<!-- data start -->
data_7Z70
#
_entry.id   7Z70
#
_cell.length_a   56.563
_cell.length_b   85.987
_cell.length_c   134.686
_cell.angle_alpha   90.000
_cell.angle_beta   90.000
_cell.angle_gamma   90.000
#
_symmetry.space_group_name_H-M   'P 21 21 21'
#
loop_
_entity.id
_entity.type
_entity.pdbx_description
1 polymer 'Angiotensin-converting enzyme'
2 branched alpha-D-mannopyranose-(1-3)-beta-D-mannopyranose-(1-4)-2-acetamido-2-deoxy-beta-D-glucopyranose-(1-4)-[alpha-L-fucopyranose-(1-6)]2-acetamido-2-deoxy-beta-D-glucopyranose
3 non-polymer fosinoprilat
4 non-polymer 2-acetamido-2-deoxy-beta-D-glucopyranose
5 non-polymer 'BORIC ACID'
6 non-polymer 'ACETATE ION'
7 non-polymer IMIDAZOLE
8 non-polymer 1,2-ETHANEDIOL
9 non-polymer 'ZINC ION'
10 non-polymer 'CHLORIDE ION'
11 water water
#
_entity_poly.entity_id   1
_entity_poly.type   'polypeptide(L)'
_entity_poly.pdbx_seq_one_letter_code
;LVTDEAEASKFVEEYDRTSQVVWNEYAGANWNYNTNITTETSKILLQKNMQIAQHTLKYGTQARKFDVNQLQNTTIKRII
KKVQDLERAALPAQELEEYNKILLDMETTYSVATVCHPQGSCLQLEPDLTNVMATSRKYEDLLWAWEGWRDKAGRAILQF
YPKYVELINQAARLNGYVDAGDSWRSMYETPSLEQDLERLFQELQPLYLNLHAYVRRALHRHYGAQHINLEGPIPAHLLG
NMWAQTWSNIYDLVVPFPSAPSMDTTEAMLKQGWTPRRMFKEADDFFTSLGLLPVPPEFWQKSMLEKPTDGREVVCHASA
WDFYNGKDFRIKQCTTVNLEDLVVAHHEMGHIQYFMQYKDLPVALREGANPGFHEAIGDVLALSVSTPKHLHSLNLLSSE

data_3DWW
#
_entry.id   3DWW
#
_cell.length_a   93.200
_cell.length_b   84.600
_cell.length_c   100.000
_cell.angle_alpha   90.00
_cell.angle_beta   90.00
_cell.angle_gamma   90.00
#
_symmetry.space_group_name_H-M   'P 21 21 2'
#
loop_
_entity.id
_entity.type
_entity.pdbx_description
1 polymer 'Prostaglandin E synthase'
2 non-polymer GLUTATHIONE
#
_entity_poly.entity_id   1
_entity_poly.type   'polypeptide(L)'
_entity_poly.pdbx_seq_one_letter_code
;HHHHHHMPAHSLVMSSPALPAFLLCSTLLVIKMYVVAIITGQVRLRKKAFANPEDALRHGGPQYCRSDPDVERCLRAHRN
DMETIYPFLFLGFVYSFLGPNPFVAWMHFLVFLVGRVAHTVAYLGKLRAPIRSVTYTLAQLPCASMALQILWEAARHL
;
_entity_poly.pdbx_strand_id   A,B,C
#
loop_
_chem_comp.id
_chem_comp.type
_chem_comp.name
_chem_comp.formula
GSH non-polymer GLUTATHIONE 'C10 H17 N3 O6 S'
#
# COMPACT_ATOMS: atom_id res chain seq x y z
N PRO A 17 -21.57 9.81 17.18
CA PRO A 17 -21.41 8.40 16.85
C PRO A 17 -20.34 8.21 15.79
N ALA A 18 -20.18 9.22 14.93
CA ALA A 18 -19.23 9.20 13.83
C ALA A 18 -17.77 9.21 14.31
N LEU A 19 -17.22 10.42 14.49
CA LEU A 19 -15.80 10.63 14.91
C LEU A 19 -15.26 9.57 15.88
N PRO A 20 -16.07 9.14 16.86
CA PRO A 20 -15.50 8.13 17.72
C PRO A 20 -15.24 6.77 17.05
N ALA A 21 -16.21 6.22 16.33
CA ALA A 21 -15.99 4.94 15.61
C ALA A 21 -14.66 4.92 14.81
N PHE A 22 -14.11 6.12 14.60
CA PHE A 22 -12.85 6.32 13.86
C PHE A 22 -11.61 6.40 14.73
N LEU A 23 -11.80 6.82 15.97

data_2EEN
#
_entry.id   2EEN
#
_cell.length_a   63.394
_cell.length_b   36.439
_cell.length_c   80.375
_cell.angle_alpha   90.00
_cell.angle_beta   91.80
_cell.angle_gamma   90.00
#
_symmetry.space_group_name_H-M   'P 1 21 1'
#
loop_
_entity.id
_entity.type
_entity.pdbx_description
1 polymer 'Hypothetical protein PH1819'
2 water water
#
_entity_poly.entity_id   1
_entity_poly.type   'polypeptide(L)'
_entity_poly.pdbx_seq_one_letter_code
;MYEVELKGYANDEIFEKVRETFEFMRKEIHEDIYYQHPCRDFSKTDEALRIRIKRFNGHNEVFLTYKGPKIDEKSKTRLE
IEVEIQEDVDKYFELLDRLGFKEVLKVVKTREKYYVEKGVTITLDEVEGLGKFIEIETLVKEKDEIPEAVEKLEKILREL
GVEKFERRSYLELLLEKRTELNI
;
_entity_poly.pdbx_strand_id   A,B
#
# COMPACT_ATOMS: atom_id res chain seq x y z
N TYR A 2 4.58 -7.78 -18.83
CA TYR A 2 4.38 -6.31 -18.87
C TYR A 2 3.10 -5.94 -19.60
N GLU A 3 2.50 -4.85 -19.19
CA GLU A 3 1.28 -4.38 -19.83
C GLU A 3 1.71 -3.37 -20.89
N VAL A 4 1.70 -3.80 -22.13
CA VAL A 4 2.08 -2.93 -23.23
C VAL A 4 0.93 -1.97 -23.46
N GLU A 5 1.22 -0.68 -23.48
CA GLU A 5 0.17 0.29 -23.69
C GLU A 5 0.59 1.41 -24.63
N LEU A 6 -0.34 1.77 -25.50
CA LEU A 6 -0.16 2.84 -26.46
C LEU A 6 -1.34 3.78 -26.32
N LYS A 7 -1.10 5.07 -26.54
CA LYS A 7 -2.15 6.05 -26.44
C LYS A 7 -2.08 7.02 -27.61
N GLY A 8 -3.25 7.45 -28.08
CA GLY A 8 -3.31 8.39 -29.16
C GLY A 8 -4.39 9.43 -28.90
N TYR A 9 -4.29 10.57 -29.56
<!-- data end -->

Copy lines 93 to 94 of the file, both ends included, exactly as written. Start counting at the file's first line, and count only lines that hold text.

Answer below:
data_2EEN
#